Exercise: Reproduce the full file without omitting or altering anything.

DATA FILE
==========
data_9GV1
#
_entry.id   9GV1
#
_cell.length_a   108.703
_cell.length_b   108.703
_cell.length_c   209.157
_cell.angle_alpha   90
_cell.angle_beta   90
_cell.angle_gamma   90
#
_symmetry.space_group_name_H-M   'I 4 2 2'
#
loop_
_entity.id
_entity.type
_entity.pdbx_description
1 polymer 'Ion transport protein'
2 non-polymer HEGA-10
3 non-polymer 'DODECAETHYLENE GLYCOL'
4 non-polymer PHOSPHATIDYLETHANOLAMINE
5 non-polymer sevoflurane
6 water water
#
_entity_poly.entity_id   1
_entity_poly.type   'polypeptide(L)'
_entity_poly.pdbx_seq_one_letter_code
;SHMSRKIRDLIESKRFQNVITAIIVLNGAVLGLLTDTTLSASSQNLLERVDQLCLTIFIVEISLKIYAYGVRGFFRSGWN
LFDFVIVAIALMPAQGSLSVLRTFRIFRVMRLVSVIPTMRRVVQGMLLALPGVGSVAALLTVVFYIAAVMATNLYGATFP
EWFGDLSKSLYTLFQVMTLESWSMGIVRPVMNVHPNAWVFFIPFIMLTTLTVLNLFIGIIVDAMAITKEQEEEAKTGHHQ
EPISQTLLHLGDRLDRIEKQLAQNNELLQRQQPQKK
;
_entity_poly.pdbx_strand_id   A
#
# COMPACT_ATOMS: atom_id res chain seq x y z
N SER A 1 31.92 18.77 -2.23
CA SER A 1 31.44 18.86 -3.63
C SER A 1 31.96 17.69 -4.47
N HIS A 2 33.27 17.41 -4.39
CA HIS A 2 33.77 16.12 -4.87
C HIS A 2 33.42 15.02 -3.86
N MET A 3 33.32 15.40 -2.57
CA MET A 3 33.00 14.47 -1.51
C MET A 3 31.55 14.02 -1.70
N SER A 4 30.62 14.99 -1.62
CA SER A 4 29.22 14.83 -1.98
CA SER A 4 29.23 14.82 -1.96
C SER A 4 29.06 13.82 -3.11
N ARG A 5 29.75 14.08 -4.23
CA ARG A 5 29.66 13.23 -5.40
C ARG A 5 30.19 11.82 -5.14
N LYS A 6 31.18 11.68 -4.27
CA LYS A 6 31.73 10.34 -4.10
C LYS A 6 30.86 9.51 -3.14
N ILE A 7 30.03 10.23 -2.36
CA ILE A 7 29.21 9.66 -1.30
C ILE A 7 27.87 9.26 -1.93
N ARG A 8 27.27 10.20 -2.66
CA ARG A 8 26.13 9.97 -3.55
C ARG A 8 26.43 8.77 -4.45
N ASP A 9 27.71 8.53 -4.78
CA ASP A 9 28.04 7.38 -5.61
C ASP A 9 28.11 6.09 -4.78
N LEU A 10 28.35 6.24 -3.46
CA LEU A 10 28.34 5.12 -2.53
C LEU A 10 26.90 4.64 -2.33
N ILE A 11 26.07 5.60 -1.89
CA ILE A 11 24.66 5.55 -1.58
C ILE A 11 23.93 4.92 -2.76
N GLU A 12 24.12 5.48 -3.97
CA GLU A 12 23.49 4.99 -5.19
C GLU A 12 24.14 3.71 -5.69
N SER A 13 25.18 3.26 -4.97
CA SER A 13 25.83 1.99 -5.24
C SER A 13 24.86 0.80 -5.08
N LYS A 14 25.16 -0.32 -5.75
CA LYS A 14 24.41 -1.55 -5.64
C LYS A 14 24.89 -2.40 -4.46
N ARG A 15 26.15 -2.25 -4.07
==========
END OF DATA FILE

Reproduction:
data_9GV1
#
_entry.id   9GV1
#
_cell.length_a   108.703
_cell.length_b   108.703
_cell.length_c   209.157
_cell.angle_alpha   90
_cell.angle_beta   90
_cell.angle_gamma   90
#
_symmetry.space_group_name_H-M   'I 4 2 2'
#
loop_
_entity.id
_entity.type
_entity.pdbx_description
1 polymer 'Ion transport protein'
2 non-polymer HEGA-10
3 non-polymer 'DODECAETHYLENE GLYCOL'
4 non-polymer PHOSPHATIDYLETHANOLAMINE
5 non-polymer sevoflurane
6 water water
#
_entity_poly.entity_id   1
_entity_poly.type   'polypeptide(L)'
_entity_poly.pdbx_seq_one_letter_code
;SHMSRKIRDLIESKRFQNVITAIIVLNGAVLGLLTDTTLSASSQNLLERVDQLCLTIFIVEISLKIYAYGVRGFFRSGWN
LFDFVIVAIALMPAQGSLSVLRTFRIFRVMRLVSVIPTMRRVVQGMLLALPGVGSVAALLTVVFYIAAVMATNLYGATFP
EWFGDLSKSLYTLFQVMTLESWSMGIVRPVMNVHPNAWVFFIPFIMLTTLTVLNLFIGIIVDAMAITKEQEEEAKTGHHQ
EPISQTLLHLGDRLDRIEKQLAQNNELLQRQQPQKK
;
_entity_poly.pdbx_strand_id   A
#
# COMPACT_ATOMS: atom_id res chain seq x y z
N SER A 1 31.92 18.77 -2.23
CA SER A 1 31.44 18.86 -3.63
C SER A 1 31.96 17.69 -4.47
N HIS A 2 33.27 17.41 -4.39
CA HIS A 2 33.77 16.12 -4.87
C HIS A 2 33.42 15.02 -3.86
N MET A 3 33.32 15.40 -2.57
CA MET A 3 33.00 14.47 -1.51
C MET A 3 31.55 14.02 -1.70
N SER A 4 30.62 14.99 -1.62
CA SER A 4 29.22 14.83 -1.98
CA SER A 4 29.23 14.82 -1.96
C SER A 4 29.06 13.82 -3.11
N ARG A 5 29.75 14.08 -4.23
CA ARG A 5 29.66 13.23 -5.40
C ARG A 5 30.19 11.82 -5.14
N LYS A 6 31.18 11.68 -4.27
CA LYS A 6 31.73 10.34 -4.10
C LYS A 6 30.86 9.51 -3.14
N ILE A 7 30.03 10.23 -2.36
CA ILE A 7 29.21 9.66 -1.30
C ILE A 7 27.87 9.26 -1.93
N ARG A 8 27.27 10.20 -2.66
CA ARG A 8 26.13 9.97 -3.55
C ARG A 8 26.43 8.77 -4.45
N ASP A 9 27.71 8.53 -4.78
CA ASP A 9 28.04 7.38 -5.61
C ASP A 9 28.11 6.09 -4.78
N LEU A 10 28.35 6.24 -3.46
CA LEU A 10 28.34 5.12 -2.53
C LEU A 10 26.90 4.64 -2.33
N ILE A 11 26.07 5.60 -1.89
CA ILE A 11 24.66 5.55 -1.58
C ILE A 11 23.93 4.92 -2.76
N GLU A 12 24.12 5.48 -3.97
CA GLU A 12 23.49 4.99 -5.19
C GLU A 12 24.14 3.71 -5.69
N SER A 13 25.18 3.26 -4.97
CA SER A 13 25.83 1.99 -5.24
C SER A 13 24.86 0.80 -5.08
N LYS A 14 25.16 -0.32 -5.75
CA LYS A 14 24.41 -1.55 -5.64
C LYS A 14 24.89 -2.40 -4.46
N ARG A 15 26.15 -2.25 -4.07